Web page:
The vector of the tobacco epidemic: tobacco industry practices in low and middle-income countries
- 5.8k Downloads
To understand transnational tobacco companies’ (TTCs) practices in low and middle-income countries which serve to block tobacco-control policies and promote tobacco use.
Systematic review of published research on tobacco industry activities to promote tobacco use and oppose tobacco-control policies in low and middle-income countries.
TTCs’ strategies used in low and middle-income countries followed four main themes—economic activity; marketing/promotion; political activity; and deceptive/manipulative activity. Economic activity, including foreign investment and smuggling, was used to enter new markets. Political activities included lobbying, offering voluntary self-regulatory codes, and mounting corporate social responsibility campaigns. Deceptive activities included manipulation of science and use of third-party allies to oppose smoke-free policies, delay other tobacco-control policies, and maintain support of policymakers and the public for a pro-tobacco industry policy environment. TTCs used tactics for marketing, advertising, and promoting their brands that were tailored to specific market environments. These activities included direct and indirect tactis, targeting particular populations, and introducing new tobacco products designed to limit marketing restrictions and taxes, maintain the social acceptability of tobacco use, and counter tobacco-control efforts.
TTCs have used similar strategies in high-income countries as these being described in low and middle-income countries. As required by FCTC Article 5.3, to counter tobacco industry pressures and to implement effective tobacco-control policies, governments and health professionals in low and middle-income countries should fully understand TTCs practices and counter them.
KeywordsTobacco Transnational tobacco companies Tobacco industry activity Tobacco control Low and middle-income countries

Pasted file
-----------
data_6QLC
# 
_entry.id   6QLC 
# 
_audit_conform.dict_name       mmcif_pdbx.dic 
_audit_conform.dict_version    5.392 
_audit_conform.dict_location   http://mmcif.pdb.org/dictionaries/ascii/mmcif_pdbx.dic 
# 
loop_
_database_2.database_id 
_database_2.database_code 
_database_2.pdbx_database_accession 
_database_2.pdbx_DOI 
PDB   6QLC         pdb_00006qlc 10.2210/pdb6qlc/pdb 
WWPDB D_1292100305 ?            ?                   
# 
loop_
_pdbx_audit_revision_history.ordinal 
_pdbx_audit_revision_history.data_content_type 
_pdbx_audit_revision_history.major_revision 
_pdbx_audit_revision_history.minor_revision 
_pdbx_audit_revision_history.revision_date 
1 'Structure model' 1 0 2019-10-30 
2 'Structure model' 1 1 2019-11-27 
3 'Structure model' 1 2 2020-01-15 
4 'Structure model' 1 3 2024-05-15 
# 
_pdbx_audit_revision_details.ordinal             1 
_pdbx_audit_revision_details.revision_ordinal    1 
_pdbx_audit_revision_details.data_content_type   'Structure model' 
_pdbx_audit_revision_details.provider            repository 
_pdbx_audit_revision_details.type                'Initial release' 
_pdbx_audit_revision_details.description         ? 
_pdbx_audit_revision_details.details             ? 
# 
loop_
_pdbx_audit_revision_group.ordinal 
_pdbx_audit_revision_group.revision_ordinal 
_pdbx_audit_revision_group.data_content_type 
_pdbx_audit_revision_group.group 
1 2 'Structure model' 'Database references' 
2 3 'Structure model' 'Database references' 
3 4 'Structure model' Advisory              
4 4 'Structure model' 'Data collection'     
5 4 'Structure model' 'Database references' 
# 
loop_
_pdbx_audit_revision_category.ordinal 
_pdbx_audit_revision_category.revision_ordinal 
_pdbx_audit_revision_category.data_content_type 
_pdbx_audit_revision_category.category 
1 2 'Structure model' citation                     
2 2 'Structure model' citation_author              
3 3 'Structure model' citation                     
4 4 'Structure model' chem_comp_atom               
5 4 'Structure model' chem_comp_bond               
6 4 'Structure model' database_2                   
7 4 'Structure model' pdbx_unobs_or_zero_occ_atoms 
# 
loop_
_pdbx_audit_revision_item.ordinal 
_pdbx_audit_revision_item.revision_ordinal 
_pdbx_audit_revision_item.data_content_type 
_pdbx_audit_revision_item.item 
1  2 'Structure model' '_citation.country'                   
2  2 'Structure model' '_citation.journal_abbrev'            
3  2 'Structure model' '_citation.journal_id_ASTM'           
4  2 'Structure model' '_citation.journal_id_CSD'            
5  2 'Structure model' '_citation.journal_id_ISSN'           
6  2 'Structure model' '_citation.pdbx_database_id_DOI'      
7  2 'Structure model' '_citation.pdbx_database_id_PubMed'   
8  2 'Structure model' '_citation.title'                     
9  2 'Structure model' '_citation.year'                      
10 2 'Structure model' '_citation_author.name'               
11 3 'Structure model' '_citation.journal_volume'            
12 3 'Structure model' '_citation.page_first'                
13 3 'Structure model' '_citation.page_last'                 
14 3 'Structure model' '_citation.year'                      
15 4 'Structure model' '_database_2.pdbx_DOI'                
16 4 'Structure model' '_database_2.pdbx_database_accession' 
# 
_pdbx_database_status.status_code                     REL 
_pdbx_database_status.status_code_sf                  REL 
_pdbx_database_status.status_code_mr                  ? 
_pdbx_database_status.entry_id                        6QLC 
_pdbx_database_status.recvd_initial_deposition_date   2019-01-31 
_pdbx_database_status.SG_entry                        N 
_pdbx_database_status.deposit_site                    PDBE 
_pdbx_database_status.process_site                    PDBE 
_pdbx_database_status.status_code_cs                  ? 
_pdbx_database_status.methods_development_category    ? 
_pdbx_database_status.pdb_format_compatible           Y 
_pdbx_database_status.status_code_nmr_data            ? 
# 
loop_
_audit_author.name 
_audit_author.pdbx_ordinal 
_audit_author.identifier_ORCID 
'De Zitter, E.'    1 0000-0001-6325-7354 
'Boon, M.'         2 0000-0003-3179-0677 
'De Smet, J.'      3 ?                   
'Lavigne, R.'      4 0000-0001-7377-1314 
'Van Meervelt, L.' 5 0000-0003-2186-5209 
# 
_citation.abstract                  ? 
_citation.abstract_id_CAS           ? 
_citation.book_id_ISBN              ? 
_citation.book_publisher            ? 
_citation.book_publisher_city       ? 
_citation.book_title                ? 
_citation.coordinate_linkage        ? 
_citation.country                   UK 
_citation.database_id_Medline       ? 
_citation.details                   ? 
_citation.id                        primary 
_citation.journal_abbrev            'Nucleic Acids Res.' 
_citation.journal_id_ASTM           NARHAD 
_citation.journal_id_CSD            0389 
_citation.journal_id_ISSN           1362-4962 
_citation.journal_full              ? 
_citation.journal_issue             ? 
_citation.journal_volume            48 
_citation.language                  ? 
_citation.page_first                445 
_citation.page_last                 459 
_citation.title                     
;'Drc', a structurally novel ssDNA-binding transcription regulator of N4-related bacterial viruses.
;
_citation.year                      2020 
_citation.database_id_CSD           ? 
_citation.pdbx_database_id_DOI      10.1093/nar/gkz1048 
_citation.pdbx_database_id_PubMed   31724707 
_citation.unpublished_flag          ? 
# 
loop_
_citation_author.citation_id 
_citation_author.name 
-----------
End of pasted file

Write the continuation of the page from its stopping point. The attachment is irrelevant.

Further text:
This work was supported by the Hellmann Family Fund and National Cancer Institute grant CA-87472. The funding agencies played no role in the conduct of the research or preparation of the paper.
- 1.World Health Organization (2009) Mortality and burden of disease estimates for WHO member states in 2004. World Health Organization, GenevaGoogle Scholar
- 2.UN General Assembly (2011) Political declaration of the high-level meeting of the general assembly on the prevention and control of non-communicable diseases. http://www.un.org/ga/search/view_doc.asp?symbol=A/66/L.1. Accessed 5 January 2012
- 5.Glantz S, Gonzalez M (2011) Effective tobacco control is key to rapid progress in reduction of non-communicable diseases. Lancet. doi: 10.1016/S0140-6736(11)60615-6
- 6.World Health Organization (2008) WHO report on the global tobacco epidemic, 2008: The MPOWER package. World Health Organization, GenevaGoogle Scholar
- 8.Malone R (2010) The tobacco industry. In: Wiist W (ed) The bottom line or public health: tactics corporations use to influence health and health policy, and what we can do to counter them. Oxford University Press, New York, pp 155–192Google Scholar